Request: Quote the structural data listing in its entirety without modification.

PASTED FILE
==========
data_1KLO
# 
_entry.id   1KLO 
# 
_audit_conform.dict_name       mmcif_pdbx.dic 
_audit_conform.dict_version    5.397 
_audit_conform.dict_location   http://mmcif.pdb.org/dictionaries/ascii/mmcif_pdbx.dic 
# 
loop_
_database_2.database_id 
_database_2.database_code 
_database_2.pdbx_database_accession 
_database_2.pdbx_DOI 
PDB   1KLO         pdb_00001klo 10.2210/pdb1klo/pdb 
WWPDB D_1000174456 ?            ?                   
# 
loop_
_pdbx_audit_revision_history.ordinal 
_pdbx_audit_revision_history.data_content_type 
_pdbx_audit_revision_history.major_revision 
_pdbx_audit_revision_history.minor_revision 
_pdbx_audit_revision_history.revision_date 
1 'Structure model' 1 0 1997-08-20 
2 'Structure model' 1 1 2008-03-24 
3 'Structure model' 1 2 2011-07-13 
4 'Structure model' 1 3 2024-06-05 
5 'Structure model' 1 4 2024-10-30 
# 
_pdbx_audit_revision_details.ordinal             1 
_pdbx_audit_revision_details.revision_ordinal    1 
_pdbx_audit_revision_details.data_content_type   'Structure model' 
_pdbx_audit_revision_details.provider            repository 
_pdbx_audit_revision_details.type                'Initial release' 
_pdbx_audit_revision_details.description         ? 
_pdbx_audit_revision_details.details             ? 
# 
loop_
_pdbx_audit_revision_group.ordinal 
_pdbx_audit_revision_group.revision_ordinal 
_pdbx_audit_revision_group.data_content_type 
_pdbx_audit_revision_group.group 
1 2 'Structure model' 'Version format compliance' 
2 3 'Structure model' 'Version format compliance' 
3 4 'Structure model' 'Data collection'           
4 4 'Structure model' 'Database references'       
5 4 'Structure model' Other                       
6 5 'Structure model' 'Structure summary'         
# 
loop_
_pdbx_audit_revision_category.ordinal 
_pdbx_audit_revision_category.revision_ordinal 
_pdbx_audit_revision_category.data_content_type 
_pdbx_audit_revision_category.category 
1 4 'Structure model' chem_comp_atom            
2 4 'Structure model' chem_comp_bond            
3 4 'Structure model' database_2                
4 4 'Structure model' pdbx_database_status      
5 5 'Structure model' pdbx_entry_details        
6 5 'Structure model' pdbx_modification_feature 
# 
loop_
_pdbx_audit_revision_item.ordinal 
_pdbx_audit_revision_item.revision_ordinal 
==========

data_1KLO
# 
_entry.id   1KLO 
# 
_audit_conform.dict_name       mmcif_pdbx.dic 
_audit_conform.dict_version    5.397 
_audit_conform.dict_location   http://mmcif.pdb.org/dictionaries/ascii/mmcif_pdbx.dic 
# 
loop_
_database_2.database_id 
_database_2.database_code 
_database_2.pdbx_database_accession 
_database_2.pdbx_DOI 
PDB   1KLO         pdb_00001klo 10.2210/pdb1klo/pdb 
WWPDB D_1000174456 ?            ?                   
# 
loop_
_pdbx_audit_revision_history.ordinal 
_pdbx_audit_revision_history.data_content_type 
_pdbx_audit_revision_history.major_revision 
_pdbx_audit_revision_history.minor_revision 
_pdbx_audit_revision_history.revision_date 
1 'Structure model' 1 0 1997-08-20 
2 'Structure model' 1 1 2008-03-24 
3 'Structure model' 1 2 2011-07-13 
4 'Structure model' 1 3 2024-06-05 
5 'Structure model' 1 4 2024-10-30 
# 
_pdbx_audit_revision_details.ordinal             1 
_pdbx_audit_revision_details.revision_ordinal    1 
_pdbx_audit_revision_details.data_content_type   'Structure model' 
_pdbx_audit_revision_details.provider            repository 
_pdbx_audit_revision_details.type                'Initial release' 
_pdbx_audit_revision_details.description         ? 
_pdbx_audit_revision_details.details             ? 
# 
loop_
_pdbx_audit_revision_group.ordinal 
_pdbx_audit_revision_group.revision_ordinal 
_pdbx_audit_revision_group.data_content_type 
_pdbx_audit_revision_group.group 
1 2 'Structure model' 'Version format compliance' 
2 3 'Structure model' 'Version format compliance' 
3 4 'Structure model' 'Data collection'           
4 4 'Structure model' 'Database references'       
5 4 'Structure model' Other                       
6 5 'Structure model' 'Structure summary'         
# 
loop_
_pdbx_audit_revision_category.ordinal 
_pdbx_audit_revision_category.revision_ordinal 
_pdbx_audit_revision_category.data_content_type 
_pdbx_audit_revision_category.category 
1 4 'Structure model' chem_comp_atom            
2 4 'Structure model' chem_comp_bond            
3 4 'Structure model' database_2                
4 4 'Structure model' pdbx_database_status      
5 5 'Structure model' pdbx_entry_details        
6 5 'Structure model' pdbx_modification_feature 
# 
loop_
_pdbx_audit_revision_item.ordinal 
_pdbx_audit_revision_item.revision_ordinal 